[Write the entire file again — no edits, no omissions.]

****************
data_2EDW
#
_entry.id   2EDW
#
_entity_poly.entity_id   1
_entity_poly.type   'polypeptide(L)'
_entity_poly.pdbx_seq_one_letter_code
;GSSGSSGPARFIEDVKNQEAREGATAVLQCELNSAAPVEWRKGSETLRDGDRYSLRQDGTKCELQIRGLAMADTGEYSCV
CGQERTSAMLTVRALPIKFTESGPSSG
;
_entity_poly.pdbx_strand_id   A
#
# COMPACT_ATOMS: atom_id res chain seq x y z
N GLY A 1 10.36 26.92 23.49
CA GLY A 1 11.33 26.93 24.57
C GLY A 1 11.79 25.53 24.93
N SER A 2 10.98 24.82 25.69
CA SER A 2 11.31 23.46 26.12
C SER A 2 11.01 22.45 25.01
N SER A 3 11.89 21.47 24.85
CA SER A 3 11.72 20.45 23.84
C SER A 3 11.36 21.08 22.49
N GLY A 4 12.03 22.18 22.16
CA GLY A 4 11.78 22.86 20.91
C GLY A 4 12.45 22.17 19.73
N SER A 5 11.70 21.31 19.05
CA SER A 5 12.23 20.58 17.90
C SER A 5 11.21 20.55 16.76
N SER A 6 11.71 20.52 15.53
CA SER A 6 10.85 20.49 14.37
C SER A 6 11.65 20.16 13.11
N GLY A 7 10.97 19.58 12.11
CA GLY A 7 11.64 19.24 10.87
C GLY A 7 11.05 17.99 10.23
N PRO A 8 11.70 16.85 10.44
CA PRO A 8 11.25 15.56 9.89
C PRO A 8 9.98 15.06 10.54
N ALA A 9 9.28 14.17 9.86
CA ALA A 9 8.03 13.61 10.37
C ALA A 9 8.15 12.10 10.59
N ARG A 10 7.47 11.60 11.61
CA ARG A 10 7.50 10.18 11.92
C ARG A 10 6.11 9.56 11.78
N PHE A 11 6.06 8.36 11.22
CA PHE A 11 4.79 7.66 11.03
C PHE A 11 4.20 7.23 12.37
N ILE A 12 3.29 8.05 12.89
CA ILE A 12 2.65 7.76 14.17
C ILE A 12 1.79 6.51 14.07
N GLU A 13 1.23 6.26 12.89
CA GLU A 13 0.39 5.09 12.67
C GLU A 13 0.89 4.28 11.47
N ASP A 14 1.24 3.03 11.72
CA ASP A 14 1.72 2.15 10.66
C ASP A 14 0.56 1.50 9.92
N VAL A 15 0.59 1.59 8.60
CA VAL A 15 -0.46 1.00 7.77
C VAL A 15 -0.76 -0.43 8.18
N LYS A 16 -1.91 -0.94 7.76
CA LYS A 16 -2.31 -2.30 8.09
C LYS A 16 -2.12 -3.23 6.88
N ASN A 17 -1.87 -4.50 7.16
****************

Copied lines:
data_2EDW
#
_entry.id   2EDW
#
_entity_poly.entity_id   1
_entity_poly.type   'polypeptide(L)'
_entity_poly.pdbx_seq_one_letter_code
;GSSGSSGPARFIEDVKNQEAREGATAVLQCELNSAAPVEWRKGSETLRDGDRYSLRQDGTKCELQIRGLAMADTGEYSCV
CGQERTSAMLTVRALPIKFTESGPSSG
;
_entity_poly.pdbx_strand_id   A
#
# COMPACT_ATOMS: atom_id res chain seq x y z
N GLY A 1 10.36 26.92 23.49
CA GLY A 1 11.33 26.93 24.57
C GLY A 1 11.79 25.53 24.93
N SER A 2 10.98 24.82 25.69
CA SER A 2 11.31 23.46 26.12
C SER A 2 11.01 22.45 25.01
N SER A 3 11.89 21.47 24.85
CA SER A 3 11.72 20.45 23.84
C SER A 3 11.36 21.08 22.49
N GLY A 4 12.03 22.18 22.16
CA GLY A 4 11.78 22.86 20.91
C GLY A 4 12.45 22.17 19.73
N SER A 5 11.70 21.31 19.05
CA SER A 5 12.23 20.58 17.90
C SER A 5 11.21 20.55 16.76
N SER A 6 11.71 20.52 15.53
CA SER A 6 10.85 20.49 14.37
C SER A 6 11.65 20.16 13.11
N GLY A 7 10.97 19.58 12.11
CA GLY A 7 11.64 19.24 10.87
C GLY A 7 11.05 17.99 10.23
N PRO A 8 11.70 16.85 10.44
CA PRO A 8 11.25 15.56 9.89
C PRO A 8 9.98 15.06 10.54
N ALA A 9 9.28 14.17 9.86
CA ALA A 9 8.03 13.61 10.37
C ALA A 9 8.15 12.10 10.59
N ARG A 10 7.47 11.60 11.61
CA ARG A 10 7.50 10.18 11.92
C ARG A 10 6.11 9.56 11.78
N PHE A 11 6.06 8.36 11.22
CA PHE A 11 4.79 7.66 11.03
C PHE A 11 4.20 7.23 12.37
N ILE A 12 3.29 8.05 12.89
CA ILE A 12 2.65 7.76 14.17
C ILE A 12 1.79 6.51 14.07
N GLU A 13 1.23 6.26 12.89
CA GLU A 13 0.39 5.09 12.67
C GLU A 13 0.89 4.28 11.47
N ASP A 14 1.24 3.03 11.72
CA ASP A 14 1.72 2.15 10.66
C ASP A 14 0.56 1.50 9.92
N VAL A 15 0.59 1.59 8.60
CA VAL A 15 -0.46 1.00 7.77
C VAL A 15 -0.76 -0.43 8.18
N LYS A 16 -1.91 -0.94 7.76
CA LYS A 16 -2.31 -2.30 8.09
C LYS A 16 -2.12 -3.23 6.88
N ASN A 17 -1.87 -4.50 7.16